When testing the Avaya 8100, I got the feeling this solution isn't really mature yet. The EDM switch software is terribly slow, profile selection/links are not user friendly because of selecting numbers instead of names, config syncs that aren't applied on the member switch, and a pretty difficult way of configuring the dhcp options (especially in comparison with the Trapeze solution).

I like to split plane architecture they are developping, however we do prefer this feature on our 8600 and not on a separate wlan switch. The support of local switching on the ap itself is more convienent from my point of view in regards to traffic 'offloading'. The Avaya solution doesn't offer this at the moment (current release 1.1). also they lack the virtual cluster feature which I really like about the Trapeze/Juniper solution. This allows for maintenance during daytime and now service degration if a controller should fail.

Next week I will have a meeting with Juniper to see what they are up to and see when I can test their equipment as well. I already noticed ringmaster (WMS) and smartpass which are pretty much the same as the former Trapeze solution. This also makes implementing and migrating towards 801.11n a lot more easy.

My planning is to build op the new WLAN solution separated from my current one and migrate on a per office base. So I've no specific ned for the new WLAN solution to be integrated into our current one for migration reasons.

I really like the idea of the Avaya solution and it would nicely integrate in our current Nortel/Avaya infrastructure, however from my point of view the Avaya 8100 solution is not the best WLAN solution for me to implement at this moment in our production environment. Probably I will use Juniper's solution for the next couple of years and see how Avaya will be progressing their solution.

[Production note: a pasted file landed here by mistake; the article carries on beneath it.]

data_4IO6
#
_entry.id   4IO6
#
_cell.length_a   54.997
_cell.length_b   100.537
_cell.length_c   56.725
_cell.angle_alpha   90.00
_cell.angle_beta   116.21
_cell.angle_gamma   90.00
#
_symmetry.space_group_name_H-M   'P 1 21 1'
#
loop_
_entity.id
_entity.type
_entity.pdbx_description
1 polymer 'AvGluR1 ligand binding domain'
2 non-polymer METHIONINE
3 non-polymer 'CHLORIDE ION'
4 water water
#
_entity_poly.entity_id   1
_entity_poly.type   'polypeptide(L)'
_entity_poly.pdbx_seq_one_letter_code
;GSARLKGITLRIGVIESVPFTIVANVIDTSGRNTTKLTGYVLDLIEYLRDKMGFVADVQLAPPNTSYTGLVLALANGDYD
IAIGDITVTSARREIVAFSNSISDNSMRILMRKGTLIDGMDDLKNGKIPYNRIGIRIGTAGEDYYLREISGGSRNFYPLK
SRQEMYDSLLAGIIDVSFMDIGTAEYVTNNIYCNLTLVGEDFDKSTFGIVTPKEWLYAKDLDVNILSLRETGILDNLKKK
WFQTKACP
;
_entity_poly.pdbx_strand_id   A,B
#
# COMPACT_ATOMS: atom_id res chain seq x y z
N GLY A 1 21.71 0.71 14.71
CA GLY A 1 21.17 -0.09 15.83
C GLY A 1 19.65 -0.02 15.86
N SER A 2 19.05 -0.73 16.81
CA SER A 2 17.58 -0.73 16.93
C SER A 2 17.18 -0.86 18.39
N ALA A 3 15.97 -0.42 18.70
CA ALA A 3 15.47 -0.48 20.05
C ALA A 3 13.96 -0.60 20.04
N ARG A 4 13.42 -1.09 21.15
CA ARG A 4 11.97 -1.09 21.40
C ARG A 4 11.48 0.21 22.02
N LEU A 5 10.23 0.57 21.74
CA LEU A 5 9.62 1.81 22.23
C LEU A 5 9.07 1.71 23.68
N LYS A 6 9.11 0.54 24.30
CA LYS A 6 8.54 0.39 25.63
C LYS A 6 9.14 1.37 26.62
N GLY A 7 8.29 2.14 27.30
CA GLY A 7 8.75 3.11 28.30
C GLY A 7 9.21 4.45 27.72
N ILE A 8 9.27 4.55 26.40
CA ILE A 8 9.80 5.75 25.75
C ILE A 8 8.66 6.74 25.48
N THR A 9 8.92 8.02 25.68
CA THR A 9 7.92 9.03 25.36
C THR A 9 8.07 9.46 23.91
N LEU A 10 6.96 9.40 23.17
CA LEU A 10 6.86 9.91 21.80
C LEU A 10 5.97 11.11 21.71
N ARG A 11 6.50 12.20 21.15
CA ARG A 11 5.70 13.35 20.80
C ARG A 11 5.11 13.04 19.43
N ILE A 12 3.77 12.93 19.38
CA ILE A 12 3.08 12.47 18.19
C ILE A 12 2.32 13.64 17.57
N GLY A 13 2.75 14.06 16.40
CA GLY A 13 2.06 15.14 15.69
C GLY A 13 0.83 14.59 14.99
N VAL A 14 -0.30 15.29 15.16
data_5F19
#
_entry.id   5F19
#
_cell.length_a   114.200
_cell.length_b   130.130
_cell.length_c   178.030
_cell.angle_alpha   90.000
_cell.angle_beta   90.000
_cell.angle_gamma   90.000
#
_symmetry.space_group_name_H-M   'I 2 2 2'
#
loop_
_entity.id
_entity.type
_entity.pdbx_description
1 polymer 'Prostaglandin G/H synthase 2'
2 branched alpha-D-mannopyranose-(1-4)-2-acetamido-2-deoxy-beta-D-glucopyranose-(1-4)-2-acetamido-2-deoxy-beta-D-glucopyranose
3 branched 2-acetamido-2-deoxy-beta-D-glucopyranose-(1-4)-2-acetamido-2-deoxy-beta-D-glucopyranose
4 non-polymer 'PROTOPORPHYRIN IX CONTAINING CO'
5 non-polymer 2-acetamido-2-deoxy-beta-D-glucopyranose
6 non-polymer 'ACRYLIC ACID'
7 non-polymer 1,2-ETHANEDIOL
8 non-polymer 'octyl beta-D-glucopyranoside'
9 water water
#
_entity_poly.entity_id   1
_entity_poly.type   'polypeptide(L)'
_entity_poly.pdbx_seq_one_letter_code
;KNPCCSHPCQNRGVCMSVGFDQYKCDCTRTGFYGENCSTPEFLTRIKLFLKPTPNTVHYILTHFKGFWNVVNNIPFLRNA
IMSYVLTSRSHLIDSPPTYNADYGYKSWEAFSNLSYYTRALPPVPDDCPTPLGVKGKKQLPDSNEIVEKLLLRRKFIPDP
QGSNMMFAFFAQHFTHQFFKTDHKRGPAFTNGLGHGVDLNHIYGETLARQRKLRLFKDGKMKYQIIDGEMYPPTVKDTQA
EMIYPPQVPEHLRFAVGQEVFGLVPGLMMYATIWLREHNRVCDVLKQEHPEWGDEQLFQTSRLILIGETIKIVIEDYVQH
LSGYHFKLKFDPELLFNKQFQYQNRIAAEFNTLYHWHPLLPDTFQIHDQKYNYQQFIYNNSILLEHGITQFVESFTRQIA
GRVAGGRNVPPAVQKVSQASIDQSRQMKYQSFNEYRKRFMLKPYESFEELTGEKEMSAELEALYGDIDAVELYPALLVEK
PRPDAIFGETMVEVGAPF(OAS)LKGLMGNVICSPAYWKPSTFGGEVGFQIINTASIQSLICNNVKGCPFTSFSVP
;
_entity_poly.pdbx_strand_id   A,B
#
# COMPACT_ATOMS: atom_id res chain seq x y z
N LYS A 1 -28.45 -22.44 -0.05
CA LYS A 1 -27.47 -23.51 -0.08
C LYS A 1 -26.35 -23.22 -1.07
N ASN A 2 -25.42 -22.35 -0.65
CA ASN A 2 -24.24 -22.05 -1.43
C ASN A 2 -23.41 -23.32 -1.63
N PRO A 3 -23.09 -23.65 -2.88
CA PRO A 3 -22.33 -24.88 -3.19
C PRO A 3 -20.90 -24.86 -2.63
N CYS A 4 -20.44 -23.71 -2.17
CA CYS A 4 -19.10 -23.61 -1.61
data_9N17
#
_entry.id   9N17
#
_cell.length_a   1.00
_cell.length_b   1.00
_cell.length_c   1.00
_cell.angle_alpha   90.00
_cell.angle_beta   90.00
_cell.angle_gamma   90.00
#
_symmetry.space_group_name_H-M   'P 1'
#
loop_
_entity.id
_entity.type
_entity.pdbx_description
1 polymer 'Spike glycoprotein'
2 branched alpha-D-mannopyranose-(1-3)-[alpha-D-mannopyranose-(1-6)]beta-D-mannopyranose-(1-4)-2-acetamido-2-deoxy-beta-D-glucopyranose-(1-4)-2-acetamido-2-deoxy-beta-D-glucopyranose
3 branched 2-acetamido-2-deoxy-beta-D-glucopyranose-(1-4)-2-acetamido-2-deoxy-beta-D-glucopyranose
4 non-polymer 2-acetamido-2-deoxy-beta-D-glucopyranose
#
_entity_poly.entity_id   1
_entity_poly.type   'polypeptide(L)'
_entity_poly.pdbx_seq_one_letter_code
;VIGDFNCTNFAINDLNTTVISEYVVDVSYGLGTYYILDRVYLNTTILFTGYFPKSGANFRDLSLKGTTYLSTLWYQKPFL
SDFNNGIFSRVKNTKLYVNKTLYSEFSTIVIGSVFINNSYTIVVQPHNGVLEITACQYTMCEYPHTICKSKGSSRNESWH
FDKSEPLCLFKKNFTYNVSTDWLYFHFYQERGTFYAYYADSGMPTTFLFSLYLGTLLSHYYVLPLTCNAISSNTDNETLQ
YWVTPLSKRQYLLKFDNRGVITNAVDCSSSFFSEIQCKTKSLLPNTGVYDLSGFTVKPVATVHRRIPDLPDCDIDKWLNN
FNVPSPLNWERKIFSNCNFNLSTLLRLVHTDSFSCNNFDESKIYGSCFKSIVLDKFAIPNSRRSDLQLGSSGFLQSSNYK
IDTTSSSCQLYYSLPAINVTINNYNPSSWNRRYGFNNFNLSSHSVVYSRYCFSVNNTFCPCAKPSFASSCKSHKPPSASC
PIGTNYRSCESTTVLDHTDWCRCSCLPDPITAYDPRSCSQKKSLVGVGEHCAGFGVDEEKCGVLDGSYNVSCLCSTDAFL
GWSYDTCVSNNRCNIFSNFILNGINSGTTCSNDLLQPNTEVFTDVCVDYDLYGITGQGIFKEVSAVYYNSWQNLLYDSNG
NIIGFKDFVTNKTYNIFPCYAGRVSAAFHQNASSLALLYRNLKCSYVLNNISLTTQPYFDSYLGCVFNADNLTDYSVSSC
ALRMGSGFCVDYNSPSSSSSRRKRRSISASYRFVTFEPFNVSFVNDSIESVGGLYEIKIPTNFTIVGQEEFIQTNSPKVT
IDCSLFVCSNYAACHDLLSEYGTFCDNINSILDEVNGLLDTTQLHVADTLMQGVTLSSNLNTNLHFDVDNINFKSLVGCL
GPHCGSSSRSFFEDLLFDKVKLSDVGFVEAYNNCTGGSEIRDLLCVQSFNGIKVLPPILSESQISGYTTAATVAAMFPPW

Ofcourse these are my findings and experience. I know some companies are are using the Avaya 8100 solution and are satisfied. They all had Avaya engineers setup their WLAN.
You can contact Avaya and ask them to take take part of their 'Try & Buy' offer to see if this solution meet your needs.

Offline brazenhead

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Re: Migrating from Avaya a/b/g to Avaya or Juniper a/b/g/n
« Reply #2 on: February 23, 2012, 07:53:54 AM »
Hi Jereon,

I just had a meeting with Juniper yesterday which is what prompted me to post this message. I also just had a meeting with our Avaya recently. Avaya will offer the split-plane architecture in 8600 code 7.2, they will also offer it in the ers5800 series switches like they do the 4800's, and they will be able to provide virtual clustering of the controllers in VMWare (no physical controller needed) ... all of this will be in the future, supposedly sometime this year.

Juniper already supports local switching on the ap (2332's or newer) but I think we need to implement a flat vlan(s) that spans from controller to every ap to get it to work - not 100% sure. What really sells me on the Juniper solution is the ease of migration to wireless-N - All existing Avaya 2330 and 2332 aps can remain in place temporarily or permanently, while we add wireless-N ap's as needed, all managed by a single WMS. And the more I talk about it, the more obvious the choice of vendor becomes. i guess I'm just waiting to see if anybody brings up a compelling arguement to make me to stick with Avaya wireless as we move forward.